streamers haven

Reactor – An Audio Visualizer Plug-in in DaVinci Resolve 17

If you’re anything like me, you may miss the old days of listening to your music on WinAmp to its impressive collection of audio visualizer effects. While it remains true that, for the most part, audio visualizers have fallen out of style for everyday users, they still have a use today for those of us who create video content on YouTube. Particularly for intros and for tailored VFX B-Roll content.

Say, for example, you want to make your channel logo dance in the corner of your screen for the accompanying background music for your intro. Rather than try to manually create this, you can use a plug-in tool called Reactor in DaVinci Resolve 17, and your logo will pulse to the beat.

Before I get too deep into this article, I wanted to put this out there – This post is designed to do two things:

  1. Inform you about the existence of the tool
  2. To reference quality tutorials that are easy to follow to achieve the Audio Visualizer effect for your video content.

This is because a video tutorial format is superior for teaching you how to use the Audio Visualizer effect.

Addressing the… Stuffed Animal In The Room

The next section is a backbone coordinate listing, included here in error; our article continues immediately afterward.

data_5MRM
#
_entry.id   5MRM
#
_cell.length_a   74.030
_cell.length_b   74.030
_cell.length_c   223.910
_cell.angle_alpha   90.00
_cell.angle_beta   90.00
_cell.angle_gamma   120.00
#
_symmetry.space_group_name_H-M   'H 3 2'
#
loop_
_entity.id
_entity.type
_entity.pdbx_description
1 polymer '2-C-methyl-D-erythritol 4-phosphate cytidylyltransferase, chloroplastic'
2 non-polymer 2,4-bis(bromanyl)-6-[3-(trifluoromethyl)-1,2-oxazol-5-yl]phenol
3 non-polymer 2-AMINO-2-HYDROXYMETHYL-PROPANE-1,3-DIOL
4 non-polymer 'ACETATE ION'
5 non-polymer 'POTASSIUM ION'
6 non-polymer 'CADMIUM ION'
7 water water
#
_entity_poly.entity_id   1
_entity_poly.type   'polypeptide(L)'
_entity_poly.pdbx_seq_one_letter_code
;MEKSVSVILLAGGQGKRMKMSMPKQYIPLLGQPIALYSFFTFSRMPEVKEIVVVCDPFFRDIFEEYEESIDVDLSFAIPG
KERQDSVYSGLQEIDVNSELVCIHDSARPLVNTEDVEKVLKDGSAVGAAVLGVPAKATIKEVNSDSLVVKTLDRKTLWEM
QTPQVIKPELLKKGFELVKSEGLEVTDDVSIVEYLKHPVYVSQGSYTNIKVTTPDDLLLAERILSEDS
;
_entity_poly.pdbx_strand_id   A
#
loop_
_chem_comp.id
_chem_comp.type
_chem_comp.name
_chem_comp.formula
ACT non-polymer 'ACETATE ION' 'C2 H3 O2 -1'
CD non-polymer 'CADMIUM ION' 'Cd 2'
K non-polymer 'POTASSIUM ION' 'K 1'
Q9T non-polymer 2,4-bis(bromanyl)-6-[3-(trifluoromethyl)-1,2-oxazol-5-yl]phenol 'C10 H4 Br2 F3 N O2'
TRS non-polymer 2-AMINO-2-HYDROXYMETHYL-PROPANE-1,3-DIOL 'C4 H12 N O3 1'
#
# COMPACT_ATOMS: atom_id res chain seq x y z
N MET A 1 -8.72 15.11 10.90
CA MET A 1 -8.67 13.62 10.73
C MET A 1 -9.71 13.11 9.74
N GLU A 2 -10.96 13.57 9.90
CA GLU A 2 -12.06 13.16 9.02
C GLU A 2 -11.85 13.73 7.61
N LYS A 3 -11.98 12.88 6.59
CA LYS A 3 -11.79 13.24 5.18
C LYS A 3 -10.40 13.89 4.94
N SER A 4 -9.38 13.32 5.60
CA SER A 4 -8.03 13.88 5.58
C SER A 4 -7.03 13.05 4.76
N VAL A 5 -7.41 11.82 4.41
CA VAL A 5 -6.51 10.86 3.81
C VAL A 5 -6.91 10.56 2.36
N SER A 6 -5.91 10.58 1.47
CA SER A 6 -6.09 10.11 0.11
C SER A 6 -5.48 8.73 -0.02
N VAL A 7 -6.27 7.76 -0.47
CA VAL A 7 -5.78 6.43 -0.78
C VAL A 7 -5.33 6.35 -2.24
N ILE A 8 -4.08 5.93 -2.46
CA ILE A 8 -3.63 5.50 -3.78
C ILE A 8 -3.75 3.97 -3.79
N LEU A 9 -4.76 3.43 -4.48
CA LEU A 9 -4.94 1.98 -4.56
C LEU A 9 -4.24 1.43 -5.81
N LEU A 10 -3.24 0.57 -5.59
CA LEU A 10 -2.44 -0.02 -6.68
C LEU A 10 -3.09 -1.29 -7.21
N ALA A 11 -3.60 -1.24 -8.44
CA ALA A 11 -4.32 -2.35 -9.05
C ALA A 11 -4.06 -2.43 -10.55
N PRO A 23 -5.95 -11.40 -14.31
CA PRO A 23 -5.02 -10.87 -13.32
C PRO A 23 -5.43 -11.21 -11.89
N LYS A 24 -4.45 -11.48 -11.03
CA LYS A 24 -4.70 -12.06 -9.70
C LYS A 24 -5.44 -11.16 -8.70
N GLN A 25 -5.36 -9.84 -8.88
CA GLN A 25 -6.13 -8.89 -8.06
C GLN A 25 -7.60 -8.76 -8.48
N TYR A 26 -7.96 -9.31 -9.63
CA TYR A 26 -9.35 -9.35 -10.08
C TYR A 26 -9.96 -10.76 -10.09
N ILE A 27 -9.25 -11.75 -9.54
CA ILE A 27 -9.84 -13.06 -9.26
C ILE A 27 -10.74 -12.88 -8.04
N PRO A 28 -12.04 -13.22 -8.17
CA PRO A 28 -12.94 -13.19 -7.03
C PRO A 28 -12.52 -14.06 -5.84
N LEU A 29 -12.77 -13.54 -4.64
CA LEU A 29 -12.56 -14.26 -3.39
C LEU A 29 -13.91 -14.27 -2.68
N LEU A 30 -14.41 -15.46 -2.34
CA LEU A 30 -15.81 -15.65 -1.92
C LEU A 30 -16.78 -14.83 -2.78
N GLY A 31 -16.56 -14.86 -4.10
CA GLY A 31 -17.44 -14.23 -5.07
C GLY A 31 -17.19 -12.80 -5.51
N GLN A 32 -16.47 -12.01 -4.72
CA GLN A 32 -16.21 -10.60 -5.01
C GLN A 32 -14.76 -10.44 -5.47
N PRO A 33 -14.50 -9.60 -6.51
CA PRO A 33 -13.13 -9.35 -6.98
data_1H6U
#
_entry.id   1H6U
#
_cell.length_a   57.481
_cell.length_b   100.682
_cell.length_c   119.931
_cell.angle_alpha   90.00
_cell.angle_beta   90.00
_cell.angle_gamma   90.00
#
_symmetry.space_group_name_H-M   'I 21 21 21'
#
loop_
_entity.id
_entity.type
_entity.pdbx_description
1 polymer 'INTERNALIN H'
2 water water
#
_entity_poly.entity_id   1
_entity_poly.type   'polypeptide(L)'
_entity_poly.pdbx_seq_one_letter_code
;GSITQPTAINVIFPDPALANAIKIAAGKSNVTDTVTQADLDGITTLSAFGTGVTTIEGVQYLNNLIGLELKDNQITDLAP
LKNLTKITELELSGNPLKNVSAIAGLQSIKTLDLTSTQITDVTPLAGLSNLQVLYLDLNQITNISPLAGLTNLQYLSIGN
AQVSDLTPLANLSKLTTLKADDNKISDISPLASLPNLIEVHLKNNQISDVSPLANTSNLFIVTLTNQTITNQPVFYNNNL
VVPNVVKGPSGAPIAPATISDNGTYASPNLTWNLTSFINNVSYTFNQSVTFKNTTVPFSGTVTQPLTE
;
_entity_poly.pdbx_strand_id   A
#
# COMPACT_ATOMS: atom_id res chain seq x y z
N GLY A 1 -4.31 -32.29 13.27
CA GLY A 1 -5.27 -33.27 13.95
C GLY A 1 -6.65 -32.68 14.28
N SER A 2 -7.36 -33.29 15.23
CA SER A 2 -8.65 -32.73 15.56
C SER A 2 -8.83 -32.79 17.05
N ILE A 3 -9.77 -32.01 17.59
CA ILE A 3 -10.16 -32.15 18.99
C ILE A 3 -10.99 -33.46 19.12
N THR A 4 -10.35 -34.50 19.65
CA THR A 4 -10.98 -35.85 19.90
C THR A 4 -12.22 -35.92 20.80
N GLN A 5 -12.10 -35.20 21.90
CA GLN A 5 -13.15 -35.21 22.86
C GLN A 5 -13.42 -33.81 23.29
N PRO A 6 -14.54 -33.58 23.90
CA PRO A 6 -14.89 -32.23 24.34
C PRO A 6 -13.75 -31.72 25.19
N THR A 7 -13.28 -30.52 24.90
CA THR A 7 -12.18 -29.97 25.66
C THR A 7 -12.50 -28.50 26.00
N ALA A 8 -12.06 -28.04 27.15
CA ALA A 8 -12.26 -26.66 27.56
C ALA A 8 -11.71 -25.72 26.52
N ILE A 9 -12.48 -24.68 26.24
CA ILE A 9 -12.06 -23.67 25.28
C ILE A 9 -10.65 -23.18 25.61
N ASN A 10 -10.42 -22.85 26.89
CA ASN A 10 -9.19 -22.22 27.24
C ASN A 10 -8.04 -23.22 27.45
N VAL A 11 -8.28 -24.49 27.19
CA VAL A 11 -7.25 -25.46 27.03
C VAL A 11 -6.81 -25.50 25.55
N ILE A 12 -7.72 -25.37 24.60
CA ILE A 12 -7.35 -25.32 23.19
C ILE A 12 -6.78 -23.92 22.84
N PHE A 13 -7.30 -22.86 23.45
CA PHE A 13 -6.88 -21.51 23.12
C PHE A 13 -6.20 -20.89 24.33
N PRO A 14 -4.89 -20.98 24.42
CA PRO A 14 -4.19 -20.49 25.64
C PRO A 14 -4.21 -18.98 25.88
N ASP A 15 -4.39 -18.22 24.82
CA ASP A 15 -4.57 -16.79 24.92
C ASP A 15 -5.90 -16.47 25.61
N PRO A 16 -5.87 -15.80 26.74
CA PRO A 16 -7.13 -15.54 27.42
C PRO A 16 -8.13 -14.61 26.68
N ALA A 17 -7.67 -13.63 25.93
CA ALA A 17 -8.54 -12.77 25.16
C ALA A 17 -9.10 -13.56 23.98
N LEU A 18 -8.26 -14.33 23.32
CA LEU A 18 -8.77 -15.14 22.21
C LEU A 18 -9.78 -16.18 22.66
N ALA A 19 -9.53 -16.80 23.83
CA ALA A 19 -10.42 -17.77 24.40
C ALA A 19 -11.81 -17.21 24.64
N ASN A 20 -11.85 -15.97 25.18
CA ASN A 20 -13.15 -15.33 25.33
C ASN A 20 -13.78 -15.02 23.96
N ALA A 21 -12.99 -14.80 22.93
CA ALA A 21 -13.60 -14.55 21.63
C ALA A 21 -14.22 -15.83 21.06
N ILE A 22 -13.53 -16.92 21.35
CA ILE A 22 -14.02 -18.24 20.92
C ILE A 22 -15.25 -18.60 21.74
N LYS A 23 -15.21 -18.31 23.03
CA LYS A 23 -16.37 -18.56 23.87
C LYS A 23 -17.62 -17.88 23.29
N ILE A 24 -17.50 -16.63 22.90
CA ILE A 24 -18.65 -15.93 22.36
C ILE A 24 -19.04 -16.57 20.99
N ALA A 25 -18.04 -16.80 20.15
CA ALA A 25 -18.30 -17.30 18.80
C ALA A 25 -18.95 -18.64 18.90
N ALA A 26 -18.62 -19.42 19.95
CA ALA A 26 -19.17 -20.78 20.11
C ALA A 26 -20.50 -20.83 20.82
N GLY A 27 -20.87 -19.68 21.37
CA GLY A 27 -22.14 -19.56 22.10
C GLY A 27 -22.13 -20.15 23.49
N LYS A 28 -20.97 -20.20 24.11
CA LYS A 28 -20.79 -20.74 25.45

We Suck Less Screenshot, Creators of Audio Visualizer plugin Reactor
I… Yeah, I’m at a loss for words on their choice of logo and website name (

Reactor, the DaVinci Resolve Fusion plug-in you need to create an Audio visualizer effect out of an image is by a Blackmagic Fusion Studio Community who calls themselves “We Suck Less.

Now, I know what you’re thinking – A tool designed by a community that calls themselves “We Suck Less” with a muppet mascot as their defining logo feature on a shady-looking forum screams of a scam. Or, at the very least, a virus. However, I’ve looked through YouTube, across multiple videos that answer this question in a tutorial format (for my own learning and for validation of the tool), and found nothing that really stood out to me as being potentially dangerous.

In fact, most videos show proof of it functioning properly.